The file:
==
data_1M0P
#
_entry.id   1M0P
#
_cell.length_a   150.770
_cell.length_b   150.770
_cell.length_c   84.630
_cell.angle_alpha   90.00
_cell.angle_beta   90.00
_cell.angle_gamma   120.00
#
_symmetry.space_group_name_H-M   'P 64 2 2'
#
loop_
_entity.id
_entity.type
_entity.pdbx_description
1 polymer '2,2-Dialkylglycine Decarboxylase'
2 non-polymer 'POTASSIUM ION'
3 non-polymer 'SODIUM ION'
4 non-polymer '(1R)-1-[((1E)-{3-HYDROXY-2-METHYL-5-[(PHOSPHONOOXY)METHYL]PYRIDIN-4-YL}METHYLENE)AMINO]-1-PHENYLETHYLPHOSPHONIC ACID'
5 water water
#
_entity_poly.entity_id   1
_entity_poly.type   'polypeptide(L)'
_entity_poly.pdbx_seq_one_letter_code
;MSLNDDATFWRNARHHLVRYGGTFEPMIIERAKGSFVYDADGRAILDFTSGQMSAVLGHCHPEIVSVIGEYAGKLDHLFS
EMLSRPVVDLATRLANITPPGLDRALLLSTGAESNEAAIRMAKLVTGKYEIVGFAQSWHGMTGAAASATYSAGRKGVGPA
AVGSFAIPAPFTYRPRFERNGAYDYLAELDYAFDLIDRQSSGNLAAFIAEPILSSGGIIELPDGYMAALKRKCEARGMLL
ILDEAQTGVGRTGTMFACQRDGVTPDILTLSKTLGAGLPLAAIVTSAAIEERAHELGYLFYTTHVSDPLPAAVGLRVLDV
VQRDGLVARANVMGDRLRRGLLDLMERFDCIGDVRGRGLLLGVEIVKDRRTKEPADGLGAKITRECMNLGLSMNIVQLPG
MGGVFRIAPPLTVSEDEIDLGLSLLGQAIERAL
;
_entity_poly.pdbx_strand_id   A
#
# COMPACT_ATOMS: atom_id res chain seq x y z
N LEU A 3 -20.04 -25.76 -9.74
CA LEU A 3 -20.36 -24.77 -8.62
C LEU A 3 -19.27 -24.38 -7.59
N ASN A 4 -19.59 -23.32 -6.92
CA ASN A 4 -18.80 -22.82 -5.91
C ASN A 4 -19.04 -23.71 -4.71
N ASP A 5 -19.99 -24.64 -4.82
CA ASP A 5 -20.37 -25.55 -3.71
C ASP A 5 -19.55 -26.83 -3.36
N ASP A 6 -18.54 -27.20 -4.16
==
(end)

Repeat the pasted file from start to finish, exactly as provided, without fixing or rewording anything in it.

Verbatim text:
data_1M0P
#
_entry.id   1M0P
#
_cell.length_a   150.770
_cell.length_b   150.770
_cell.length_c   84.630
_cell.angle_alpha   90.00
_cell.angle_beta   90.00
_cell.angle_gamma   120.00
#
_symmetry.space_group_name_H-M   'P 64 2 2'
#
loop_
_entity.id
_entity.type
_entity.pdbx_description
1 polymer '2,2-Dialkylglycine Decarboxylase'
2 non-polymer 'POTASSIUM ION'
3 non-polymer 'SODIUM ION'
4 non-polymer '(1R)-1-[((1E)-{3-HYDROXY-2-METHYL-5-[(PHOSPHONOOXY)METHYL]PYRIDIN-4-YL}METHYLENE)AMINO]-1-PHENYLETHYLPHOSPHONIC ACID'
5 water water
#
_entity_poly.entity_id   1
_entity_poly.type   'polypeptide(L)'
_entity_poly.pdbx_seq_one_letter_code
;MSLNDDATFWRNARHHLVRYGGTFEPMIIERAKGSFVYDADGRAILDFTSGQMSAVLGHCHPEIVSVIGEYAGKLDHLFS
EMLSRPVVDLATRLANITPPGLDRALLLSTGAESNEAAIRMAKLVTGKYEIVGFAQSWHGMTGAAASATYSAGRKGVGPA
AVGSFAIPAPFTYRPRFERNGAYDYLAELDYAFDLIDRQSSGNLAAFIAEPILSSGGIIELPDGYMAALKRKCEARGMLL
ILDEAQTGVGRTGTMFACQRDGVTPDILTLSKTLGAGLPLAAIVTSAAIEERAHELGYLFYTTHVSDPLPAAVGLRVLDV
VQRDGLVARANVMGDRLRRGLLDLMERFDCIGDVRGRGLLLGVEIVKDRRTKEPADGLGAKITRECMNLGLSMNIVQLPG
MGGVFRIAPPLTVSEDEIDLGLSLLGQAIERAL
;
_entity_poly.pdbx_strand_id   A
#
# COMPACT_ATOMS: atom_id res chain seq x y z
N LEU A 3 -20.04 -25.76 -9.74
CA LEU A 3 -20.36 -24.77 -8.62
C LEU A 3 -19.27 -24.38 -7.59
N ASN A 4 -19.59 -23.32 -6.92
CA ASN A 4 -18.80 -22.82 -5.91
C ASN A 4 -19.04 -23.71 -4.71
N ASP A 5 -19.99 -24.64 -4.82
CA ASP A 5 -20.37 -25.55 -3.71
C ASP A 5 -19.55 -26.83 -3.36
N ASP A 6 -18.54 -27.20 -4.16